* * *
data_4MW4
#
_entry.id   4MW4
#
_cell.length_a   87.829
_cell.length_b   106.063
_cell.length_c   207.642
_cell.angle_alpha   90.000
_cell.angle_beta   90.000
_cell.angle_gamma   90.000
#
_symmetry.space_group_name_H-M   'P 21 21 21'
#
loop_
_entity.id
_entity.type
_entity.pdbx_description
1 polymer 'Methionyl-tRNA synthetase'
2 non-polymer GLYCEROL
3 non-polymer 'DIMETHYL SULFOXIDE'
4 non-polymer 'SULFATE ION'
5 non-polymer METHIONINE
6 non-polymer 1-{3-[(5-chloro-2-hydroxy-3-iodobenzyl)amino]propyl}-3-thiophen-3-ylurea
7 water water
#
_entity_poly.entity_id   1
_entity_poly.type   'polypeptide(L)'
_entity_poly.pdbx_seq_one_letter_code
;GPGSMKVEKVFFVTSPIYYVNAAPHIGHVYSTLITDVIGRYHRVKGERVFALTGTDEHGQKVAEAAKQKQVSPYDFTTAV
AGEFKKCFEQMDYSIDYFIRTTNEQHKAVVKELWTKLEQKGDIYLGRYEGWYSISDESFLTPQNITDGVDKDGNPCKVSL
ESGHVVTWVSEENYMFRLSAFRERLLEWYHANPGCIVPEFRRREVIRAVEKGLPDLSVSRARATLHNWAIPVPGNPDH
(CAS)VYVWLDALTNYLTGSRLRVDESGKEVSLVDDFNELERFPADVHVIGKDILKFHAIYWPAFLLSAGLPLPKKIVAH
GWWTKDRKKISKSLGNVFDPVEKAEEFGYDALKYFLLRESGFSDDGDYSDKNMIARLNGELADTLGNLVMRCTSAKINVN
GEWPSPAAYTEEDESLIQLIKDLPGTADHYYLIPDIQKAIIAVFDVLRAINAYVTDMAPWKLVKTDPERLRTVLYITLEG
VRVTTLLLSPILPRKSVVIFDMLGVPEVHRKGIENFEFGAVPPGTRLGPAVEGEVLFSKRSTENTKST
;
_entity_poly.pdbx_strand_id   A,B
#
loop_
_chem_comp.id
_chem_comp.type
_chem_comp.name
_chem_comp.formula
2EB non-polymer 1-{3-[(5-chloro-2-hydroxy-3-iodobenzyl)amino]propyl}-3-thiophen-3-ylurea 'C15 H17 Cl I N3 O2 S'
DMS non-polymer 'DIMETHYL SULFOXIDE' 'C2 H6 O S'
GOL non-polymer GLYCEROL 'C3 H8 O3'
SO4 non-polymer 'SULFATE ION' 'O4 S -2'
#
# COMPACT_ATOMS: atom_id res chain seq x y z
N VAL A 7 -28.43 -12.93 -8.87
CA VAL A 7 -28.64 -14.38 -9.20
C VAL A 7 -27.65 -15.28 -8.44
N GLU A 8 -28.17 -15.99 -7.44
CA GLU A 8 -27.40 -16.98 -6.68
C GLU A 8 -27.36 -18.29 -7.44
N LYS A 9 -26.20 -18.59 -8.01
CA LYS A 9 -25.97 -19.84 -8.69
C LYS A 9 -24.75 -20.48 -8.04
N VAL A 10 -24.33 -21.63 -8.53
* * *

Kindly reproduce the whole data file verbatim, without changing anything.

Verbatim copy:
data_4MW4
#
_entry.id   4MW4
#
_cell.length_a   87.829
_cell.length_b   106.063
_cell.length_c   207.642
_cell.angle_alpha   90.000
_cell.angle_beta   90.000
_cell.angle_gamma   90.000
#
_symmetry.space_group_name_H-M   'P 21 21 21'
#
loop_
_entity.id
_entity.type
_entity.pdbx_description
1 polymer 'Methionyl-tRNA synthetase'
2 non-polymer GLYCEROL
3 non-polymer 'DIMETHYL SULFOXIDE'
4 non-polymer 'SULFATE ION'
5 non-polymer METHIONINE
6 non-polymer 1-{3-[(5-chloro-2-hydroxy-3-iodobenzyl)amino]propyl}-3-thiophen-3-ylurea
7 water water
#
_entity_poly.entity_id   1
_entity_poly.type   'polypeptide(L)'
_entity_poly.pdbx_seq_one_letter_code
;GPGSMKVEKVFFVTSPIYYVNAAPHIGHVYSTLITDVIGRYHRVKGERVFALTGTDEHGQKVAEAAKQKQVSPYDFTTAV
AGEFKKCFEQMDYSIDYFIRTTNEQHKAVVKELWTKLEQKGDIYLGRYEGWYSISDESFLTPQNITDGVDKDGNPCKVSL
ESGHVVTWVSEENYMFRLSAFRERLLEWYHANPGCIVPEFRRREVIRAVEKGLPDLSVSRARATLHNWAIPVPGNPDH
(CAS)VYVWLDALTNYLTGSRLRVDESGKEVSLVDDFNELERFPADVHVIGKDILKFHAIYWPAFLLSAGLPLPKKIVAH
GWWTKDRKKISKSLGNVFDPVEKAEEFGYDALKYFLLRESGFSDDGDYSDKNMIARLNGELADTLGNLVMRCTSAKINVN
GEWPSPAAYTEEDESLIQLIKDLPGTADHYYLIPDIQKAIIAVFDVLRAINAYVTDMAPWKLVKTDPERLRTVLYITLEG
VRVTTLLLSPILPRKSVVIFDMLGVPEVHRKGIENFEFGAVPPGTRLGPAVEGEVLFSKRSTENTKST
;
_entity_poly.pdbx_strand_id   A,B
#
loop_
_chem_comp.id
_chem_comp.type
_chem_comp.name
_chem_comp.formula
2EB non-polymer 1-{3-[(5-chloro-2-hydroxy-3-iodobenzyl)amino]propyl}-3-thiophen-3-ylurea 'C15 H17 Cl I N3 O2 S'
DMS non-polymer 'DIMETHYL SULFOXIDE' 'C2 H6 O S'
GOL non-polymer GLYCEROL 'C3 H8 O3'
SO4 non-polymer 'SULFATE ION' 'O4 S -2'
#
# COMPACT_ATOMS: atom_id res chain seq x y z
N VAL A 7 -28.43 -12.93 -8.87
CA VAL A 7 -28.64 -14.38 -9.20
C VAL A 7 -27.65 -15.28 -8.44
N GLU A 8 -28.17 -15.99 -7.44
CA GLU A 8 -27.40 -16.98 -6.68
C GLU A 8 -27.36 -18.29 -7.44
N LYS A 9 -26.20 -18.59 -8.01
CA LYS A 9 -25.97 -19.84 -8.69
C LYS A 9 -24.75 -20.48 -8.04
N VAL A 10 -24.33 -21.63 -8.53